On June 17, 2010, in New Process Steel LP v. NLRB, U.S., No. 08-1457, 560 U.S. __ (2010), the United States Supreme Court ruled that the National Labor Relations Board (NLRB) lacked authority to act through two members.
The case arose after the expiration of three Board Members’ terms, which reduced the NLRB from its fully staffed level of five members down to only two members. Between early January 2008 and late March 2010, more than 600 decisions were issued by Board Members Wilma B. Liebman (D) and Peter C. Schaumber (R). The Court’s ruling has the effect of invalidating all of the decisions issued by two-member panels of the NLRB during this time period.
On appeal from a decision of the U.S. Court of Appeals for the Seventh Circuit, a majority of the Supreme Court in New Process Steel found that requiring three members as the minimum number of Board Members was consistent with Congressional intent. By ruling against the validity of action taken by the two-member panels, the Supreme Court sided with only the District of Columbia Circuit Court of Appeals and against five other United States Courts of Appeal, all of whom had examined the issue.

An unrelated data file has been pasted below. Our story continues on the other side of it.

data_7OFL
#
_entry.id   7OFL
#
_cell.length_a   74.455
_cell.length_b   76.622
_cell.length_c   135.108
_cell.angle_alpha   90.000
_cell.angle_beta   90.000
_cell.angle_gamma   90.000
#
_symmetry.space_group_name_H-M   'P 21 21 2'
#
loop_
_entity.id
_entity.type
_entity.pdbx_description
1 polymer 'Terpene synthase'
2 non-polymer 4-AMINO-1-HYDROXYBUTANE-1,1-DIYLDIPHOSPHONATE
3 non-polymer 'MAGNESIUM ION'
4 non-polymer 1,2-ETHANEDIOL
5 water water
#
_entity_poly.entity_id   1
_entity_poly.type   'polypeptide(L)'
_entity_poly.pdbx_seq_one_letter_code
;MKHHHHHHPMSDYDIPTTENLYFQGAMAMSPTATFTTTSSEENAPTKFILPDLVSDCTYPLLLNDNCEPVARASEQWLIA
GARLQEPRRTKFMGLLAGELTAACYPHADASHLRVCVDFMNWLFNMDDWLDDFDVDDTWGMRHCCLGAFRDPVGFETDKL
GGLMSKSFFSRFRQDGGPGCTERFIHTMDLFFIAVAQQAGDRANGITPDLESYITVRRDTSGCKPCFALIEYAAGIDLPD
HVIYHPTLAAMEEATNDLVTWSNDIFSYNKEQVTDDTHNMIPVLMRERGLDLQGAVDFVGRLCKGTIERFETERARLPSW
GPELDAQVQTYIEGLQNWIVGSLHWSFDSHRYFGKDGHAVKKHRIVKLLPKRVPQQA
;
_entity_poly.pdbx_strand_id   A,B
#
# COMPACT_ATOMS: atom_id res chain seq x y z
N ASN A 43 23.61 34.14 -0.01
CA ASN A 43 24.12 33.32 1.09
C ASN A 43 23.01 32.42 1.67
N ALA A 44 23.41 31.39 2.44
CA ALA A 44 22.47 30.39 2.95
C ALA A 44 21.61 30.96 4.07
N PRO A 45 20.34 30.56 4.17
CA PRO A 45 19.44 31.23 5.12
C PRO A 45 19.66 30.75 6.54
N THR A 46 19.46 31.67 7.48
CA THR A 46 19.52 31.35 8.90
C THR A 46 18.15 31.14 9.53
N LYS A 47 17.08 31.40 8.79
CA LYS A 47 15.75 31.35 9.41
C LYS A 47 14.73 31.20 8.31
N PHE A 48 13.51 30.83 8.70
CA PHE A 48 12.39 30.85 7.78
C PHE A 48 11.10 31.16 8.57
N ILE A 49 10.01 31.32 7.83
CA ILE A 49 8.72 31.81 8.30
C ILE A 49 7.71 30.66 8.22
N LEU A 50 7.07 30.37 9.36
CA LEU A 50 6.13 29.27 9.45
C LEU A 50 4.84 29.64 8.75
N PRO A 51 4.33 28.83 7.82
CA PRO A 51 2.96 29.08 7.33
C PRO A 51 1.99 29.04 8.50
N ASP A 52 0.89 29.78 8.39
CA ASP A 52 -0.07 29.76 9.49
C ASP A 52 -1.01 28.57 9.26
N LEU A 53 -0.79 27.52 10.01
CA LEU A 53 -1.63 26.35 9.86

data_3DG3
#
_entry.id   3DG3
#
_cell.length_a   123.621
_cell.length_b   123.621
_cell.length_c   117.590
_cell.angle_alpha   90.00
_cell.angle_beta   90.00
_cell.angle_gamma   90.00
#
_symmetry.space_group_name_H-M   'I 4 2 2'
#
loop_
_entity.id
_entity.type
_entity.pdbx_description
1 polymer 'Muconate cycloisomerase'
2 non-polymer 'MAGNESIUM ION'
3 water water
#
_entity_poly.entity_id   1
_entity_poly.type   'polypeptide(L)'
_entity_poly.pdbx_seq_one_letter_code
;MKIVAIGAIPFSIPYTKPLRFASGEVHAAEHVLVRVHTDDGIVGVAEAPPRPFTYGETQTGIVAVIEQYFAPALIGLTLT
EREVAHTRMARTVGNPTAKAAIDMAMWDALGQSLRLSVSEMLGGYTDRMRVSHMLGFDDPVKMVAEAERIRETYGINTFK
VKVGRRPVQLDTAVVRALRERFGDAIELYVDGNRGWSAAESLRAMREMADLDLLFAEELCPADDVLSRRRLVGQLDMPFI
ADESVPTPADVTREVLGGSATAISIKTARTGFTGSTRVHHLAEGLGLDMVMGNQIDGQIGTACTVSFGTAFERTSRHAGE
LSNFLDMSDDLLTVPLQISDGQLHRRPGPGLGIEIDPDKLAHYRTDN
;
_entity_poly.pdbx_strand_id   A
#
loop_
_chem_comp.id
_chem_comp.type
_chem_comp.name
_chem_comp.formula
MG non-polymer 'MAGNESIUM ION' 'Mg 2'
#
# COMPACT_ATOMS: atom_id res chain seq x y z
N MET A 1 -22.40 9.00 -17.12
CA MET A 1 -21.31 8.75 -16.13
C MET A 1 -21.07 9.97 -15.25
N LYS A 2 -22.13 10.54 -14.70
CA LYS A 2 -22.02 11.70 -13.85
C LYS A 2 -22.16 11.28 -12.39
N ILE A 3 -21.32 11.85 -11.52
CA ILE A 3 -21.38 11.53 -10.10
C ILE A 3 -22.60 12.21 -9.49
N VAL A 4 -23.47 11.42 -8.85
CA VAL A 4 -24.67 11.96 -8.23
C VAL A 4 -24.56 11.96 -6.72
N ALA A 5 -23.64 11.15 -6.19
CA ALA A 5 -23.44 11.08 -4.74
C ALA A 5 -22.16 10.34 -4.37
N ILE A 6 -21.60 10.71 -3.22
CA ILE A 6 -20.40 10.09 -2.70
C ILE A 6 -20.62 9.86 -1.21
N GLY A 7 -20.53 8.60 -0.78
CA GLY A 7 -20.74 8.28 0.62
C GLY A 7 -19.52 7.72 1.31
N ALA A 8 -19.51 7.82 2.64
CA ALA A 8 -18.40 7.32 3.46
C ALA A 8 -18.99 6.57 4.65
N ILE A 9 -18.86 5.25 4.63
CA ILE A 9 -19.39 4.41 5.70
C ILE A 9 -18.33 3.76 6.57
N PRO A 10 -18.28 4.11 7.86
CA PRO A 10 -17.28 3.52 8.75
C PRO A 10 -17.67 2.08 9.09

Though the direct impact of this decision will be felt by the individual parties to the more than 600 cases decided by the NLRB’s two members, the repercussions may be far reaching. By essentially invalidating more than two years of action by the NLRB, this decision will cast light on the perceived inability of the agency to protect employees and unions from unlawful employer conduct. This ruling may spark interest in broader labor law reform that would address perceived problems at the NLRB, while avoiding the politically charged debate which has ensued over the Employee Free Choice Act.
Though it is anyone’s guess whether any true labor law reform will emerge as a result of the New Process Steel case, employers of all sizes should keep abreast of developments in this regard.
If you have any questions about this decision or what you company can do to minimize risk, please contact any member of Baker Hostetler’s Labor Relations Team.
Authorship Credit: Joseph C. Devine
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